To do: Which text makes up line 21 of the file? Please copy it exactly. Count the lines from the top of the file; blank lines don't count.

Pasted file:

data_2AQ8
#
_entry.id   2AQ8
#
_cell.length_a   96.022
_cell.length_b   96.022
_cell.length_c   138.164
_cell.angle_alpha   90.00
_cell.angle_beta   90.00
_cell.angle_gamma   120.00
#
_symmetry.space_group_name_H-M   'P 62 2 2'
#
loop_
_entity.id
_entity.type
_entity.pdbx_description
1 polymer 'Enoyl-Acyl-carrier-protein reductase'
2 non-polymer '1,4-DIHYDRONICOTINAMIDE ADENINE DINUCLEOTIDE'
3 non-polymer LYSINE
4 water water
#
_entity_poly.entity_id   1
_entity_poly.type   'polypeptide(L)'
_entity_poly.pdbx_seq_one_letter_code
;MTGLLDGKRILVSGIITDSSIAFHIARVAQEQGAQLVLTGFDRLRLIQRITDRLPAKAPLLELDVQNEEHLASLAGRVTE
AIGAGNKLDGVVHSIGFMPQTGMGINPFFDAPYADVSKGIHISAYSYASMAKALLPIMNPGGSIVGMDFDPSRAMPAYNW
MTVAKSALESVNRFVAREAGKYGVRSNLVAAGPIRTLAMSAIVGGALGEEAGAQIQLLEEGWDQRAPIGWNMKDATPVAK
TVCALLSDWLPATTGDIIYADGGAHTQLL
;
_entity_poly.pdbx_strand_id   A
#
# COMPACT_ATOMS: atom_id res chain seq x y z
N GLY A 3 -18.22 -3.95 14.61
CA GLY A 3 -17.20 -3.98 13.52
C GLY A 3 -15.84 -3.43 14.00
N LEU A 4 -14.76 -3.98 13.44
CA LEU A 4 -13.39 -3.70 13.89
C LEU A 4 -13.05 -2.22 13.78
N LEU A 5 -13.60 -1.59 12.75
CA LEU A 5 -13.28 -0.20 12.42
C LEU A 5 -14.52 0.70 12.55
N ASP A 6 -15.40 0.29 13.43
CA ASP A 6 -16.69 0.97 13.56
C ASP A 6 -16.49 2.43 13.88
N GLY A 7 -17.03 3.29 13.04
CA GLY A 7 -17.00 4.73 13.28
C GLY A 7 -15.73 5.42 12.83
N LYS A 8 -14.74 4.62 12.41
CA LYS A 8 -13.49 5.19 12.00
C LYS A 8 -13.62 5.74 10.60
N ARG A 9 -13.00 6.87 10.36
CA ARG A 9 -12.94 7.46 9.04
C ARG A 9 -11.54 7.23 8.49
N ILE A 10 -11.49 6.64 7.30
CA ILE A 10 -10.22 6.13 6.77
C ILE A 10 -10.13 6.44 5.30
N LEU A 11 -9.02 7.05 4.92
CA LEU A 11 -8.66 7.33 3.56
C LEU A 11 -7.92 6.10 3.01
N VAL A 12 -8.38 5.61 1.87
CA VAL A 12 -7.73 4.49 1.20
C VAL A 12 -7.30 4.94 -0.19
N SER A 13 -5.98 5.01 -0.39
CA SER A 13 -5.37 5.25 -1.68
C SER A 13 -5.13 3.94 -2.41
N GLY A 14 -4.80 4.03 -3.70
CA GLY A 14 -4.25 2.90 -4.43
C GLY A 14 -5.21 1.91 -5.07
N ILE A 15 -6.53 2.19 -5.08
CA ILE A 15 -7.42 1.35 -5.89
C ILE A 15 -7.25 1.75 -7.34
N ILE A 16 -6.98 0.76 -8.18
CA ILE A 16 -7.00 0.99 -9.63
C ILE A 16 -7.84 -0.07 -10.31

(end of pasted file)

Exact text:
4 water water